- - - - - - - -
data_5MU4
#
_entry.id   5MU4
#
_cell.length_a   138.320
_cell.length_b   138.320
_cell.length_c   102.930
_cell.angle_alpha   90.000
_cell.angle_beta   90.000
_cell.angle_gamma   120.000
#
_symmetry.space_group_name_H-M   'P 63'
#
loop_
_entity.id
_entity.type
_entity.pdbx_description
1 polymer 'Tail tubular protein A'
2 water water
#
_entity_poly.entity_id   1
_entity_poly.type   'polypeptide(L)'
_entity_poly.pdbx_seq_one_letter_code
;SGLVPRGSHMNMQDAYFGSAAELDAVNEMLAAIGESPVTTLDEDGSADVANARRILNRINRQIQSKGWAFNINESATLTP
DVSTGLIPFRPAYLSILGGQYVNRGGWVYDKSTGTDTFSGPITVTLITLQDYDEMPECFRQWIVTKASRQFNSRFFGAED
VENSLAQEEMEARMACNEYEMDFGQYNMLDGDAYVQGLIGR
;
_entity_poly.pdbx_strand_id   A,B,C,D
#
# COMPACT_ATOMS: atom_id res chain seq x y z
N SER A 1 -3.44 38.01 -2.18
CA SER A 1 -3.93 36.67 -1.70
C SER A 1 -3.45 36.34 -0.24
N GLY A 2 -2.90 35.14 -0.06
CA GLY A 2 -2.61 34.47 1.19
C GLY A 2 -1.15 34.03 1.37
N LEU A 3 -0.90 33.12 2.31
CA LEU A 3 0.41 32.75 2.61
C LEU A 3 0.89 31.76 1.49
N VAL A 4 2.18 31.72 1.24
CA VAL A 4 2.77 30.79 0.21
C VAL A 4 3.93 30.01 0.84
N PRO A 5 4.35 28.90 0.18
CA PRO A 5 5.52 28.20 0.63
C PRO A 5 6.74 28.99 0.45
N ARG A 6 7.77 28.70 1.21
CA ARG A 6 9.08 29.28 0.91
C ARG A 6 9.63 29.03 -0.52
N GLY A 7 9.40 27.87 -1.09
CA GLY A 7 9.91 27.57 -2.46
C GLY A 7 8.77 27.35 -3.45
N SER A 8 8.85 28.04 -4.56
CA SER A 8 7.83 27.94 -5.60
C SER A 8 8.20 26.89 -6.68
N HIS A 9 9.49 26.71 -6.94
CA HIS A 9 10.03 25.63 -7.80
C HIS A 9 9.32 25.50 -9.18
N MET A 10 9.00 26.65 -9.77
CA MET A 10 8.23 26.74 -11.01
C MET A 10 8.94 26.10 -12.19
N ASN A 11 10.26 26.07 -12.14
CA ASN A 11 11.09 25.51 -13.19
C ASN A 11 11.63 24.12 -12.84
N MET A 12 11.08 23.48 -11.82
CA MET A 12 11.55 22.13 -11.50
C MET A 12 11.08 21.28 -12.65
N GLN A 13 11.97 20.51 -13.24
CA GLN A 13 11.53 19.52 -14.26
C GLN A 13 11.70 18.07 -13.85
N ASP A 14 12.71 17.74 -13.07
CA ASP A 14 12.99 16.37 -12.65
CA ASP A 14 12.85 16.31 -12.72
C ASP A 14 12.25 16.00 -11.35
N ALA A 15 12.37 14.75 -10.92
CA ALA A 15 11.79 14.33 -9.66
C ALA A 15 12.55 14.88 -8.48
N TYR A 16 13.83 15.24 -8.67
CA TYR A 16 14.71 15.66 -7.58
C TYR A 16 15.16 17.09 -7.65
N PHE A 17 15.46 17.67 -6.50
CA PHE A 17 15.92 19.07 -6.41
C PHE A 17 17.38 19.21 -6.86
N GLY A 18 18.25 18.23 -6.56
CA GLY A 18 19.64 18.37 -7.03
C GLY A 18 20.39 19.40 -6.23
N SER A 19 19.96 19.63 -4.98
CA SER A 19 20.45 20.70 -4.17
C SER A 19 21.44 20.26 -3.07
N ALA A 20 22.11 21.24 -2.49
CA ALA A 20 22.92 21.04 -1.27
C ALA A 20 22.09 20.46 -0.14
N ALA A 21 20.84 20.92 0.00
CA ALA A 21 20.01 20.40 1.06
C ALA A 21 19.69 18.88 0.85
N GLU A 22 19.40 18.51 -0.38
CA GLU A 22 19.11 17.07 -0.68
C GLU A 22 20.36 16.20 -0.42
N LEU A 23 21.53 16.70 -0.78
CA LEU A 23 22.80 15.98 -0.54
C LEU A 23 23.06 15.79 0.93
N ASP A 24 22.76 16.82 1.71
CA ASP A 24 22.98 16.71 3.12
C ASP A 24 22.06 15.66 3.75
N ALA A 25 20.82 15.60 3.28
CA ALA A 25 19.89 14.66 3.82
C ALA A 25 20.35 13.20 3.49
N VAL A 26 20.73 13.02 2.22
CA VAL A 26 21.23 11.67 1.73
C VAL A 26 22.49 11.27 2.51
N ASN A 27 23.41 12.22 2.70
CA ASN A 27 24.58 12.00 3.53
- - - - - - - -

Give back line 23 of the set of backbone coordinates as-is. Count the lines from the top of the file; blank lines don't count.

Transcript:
_entity_poly.pdbx_seq_one_letter_code